Last weekend, we brewed the first concoction of the year: a classic mead. AKA honey wine. AKA worst hangovers ever.
Honey is amongst the first substances ever fermented. Last I checked, the oldest evidence of mead was discovered in pottery jars in Northern China, dated to 7000 BCE. The chemical analysis revealed a fermented mixture of rice, honey, and fruit. So it's more of a sake/mead. I suggest this brew also resulted in mean hangovers, especially for the scientists involved.
According to the Masters of the Public Domain, the first known description of mead is in the hymns of the Rigveda, one of the sacred books of the Historical Vedic religion, dated around 1700-1100 BCE.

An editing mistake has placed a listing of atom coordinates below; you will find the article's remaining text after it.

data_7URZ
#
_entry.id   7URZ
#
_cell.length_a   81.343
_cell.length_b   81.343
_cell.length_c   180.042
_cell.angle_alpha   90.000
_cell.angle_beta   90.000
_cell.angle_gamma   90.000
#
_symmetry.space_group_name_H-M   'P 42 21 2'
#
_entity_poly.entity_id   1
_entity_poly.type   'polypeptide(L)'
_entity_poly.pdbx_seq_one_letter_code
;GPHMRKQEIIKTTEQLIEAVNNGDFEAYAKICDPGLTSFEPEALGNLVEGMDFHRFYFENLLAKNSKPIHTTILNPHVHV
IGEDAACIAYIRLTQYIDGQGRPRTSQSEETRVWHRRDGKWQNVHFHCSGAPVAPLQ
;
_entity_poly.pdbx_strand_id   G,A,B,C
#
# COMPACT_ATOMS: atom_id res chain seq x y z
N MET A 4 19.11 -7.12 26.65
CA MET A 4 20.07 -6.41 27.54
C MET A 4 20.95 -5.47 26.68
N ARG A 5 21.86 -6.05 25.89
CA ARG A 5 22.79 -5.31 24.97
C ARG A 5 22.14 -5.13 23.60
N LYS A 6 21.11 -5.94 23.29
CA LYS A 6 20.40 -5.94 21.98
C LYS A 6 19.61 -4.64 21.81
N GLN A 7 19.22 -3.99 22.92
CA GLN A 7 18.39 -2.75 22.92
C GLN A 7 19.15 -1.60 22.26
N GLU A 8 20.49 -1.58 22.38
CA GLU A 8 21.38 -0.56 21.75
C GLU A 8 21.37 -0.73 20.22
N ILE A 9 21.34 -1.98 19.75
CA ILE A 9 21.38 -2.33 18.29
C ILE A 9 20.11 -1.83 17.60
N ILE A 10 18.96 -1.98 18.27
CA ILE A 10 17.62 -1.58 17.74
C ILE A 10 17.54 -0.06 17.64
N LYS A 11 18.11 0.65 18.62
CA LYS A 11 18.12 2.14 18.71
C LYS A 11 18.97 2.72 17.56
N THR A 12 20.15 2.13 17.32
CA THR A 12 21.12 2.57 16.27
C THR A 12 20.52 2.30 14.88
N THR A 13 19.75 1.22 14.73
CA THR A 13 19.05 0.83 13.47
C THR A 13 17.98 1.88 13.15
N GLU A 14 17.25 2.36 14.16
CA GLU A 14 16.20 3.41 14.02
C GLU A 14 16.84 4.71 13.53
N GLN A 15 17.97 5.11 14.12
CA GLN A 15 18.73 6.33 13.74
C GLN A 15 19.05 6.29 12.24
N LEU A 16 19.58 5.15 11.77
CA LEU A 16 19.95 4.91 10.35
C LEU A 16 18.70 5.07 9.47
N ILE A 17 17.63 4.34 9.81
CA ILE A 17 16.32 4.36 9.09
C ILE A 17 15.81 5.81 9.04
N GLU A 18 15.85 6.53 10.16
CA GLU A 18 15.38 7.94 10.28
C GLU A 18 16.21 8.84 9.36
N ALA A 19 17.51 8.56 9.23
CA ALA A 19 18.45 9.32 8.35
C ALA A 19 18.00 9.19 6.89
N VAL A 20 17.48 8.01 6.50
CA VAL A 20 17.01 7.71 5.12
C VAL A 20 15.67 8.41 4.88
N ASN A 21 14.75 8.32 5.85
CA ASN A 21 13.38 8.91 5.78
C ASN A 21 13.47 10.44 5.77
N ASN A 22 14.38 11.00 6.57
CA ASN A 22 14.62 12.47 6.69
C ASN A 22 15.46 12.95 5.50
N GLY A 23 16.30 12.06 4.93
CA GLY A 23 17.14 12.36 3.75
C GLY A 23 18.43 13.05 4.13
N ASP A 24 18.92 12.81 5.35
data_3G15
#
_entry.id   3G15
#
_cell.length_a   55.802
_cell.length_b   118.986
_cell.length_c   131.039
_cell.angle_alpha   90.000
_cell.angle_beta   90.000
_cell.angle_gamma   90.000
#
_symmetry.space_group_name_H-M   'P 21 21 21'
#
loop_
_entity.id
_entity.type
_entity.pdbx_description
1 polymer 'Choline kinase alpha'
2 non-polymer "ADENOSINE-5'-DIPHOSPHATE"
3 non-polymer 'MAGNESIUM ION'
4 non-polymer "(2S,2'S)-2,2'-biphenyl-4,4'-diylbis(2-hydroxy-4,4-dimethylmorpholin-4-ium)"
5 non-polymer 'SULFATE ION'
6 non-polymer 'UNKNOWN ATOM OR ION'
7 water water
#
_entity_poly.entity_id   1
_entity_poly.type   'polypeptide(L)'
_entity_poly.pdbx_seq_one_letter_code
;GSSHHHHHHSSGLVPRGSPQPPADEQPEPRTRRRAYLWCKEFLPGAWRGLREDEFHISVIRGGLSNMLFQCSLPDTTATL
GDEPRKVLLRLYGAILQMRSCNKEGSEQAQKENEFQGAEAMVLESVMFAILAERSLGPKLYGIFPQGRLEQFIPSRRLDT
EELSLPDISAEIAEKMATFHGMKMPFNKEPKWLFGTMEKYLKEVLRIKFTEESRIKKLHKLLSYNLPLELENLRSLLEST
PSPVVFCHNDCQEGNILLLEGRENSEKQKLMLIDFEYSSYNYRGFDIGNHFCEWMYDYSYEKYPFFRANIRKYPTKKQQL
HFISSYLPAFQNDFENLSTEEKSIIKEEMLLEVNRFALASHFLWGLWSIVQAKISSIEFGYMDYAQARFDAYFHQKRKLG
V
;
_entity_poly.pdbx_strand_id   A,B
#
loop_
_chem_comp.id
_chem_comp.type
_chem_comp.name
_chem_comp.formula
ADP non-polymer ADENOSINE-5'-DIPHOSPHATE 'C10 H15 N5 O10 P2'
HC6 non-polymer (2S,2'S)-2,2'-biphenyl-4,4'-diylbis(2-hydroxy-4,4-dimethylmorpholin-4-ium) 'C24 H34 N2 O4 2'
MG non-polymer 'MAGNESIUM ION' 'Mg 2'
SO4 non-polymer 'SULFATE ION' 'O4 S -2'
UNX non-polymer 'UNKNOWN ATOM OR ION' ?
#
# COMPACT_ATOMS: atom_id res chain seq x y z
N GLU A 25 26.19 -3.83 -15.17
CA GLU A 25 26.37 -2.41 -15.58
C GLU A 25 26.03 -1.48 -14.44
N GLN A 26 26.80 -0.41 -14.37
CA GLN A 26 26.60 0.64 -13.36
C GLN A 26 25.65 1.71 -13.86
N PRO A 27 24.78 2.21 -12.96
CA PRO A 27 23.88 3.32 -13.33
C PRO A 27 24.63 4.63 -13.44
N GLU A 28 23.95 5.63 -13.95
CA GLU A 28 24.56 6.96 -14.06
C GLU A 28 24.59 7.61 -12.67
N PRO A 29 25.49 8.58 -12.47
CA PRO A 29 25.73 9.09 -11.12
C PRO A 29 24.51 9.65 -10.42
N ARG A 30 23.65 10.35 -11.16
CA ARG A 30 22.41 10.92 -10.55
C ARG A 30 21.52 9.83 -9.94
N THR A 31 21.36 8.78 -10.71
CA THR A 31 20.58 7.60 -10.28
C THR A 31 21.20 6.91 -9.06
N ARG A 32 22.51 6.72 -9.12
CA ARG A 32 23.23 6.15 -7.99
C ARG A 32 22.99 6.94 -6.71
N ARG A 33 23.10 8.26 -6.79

Here is pic of our mead, post brew, cooling down in the bathtub so we can pitch the yeast. Note the sterile conditions, which is very important when performing science.
Brewmaster Brian was forced to supply one of his freeweights to prevent the kettle from tipping over. Yes, it's true that the barbell is, in fact, saturated with Brian's sweat, but this actually improves the science due to a phenomenon we have identified as "tainting it with the taint." In a sacrifical taint, we ensure the quality of the rest of our sterile environment.
Sounds stupid, doesn't it? It works.
Assuming the yeast will take ("Hey look, we're in a sea of food! Let's poop out some alcohol!"), our mead will be drinkable by summer, delicious by winter, and absolutely divine in about a year.
Not too sure about 9000 years from now.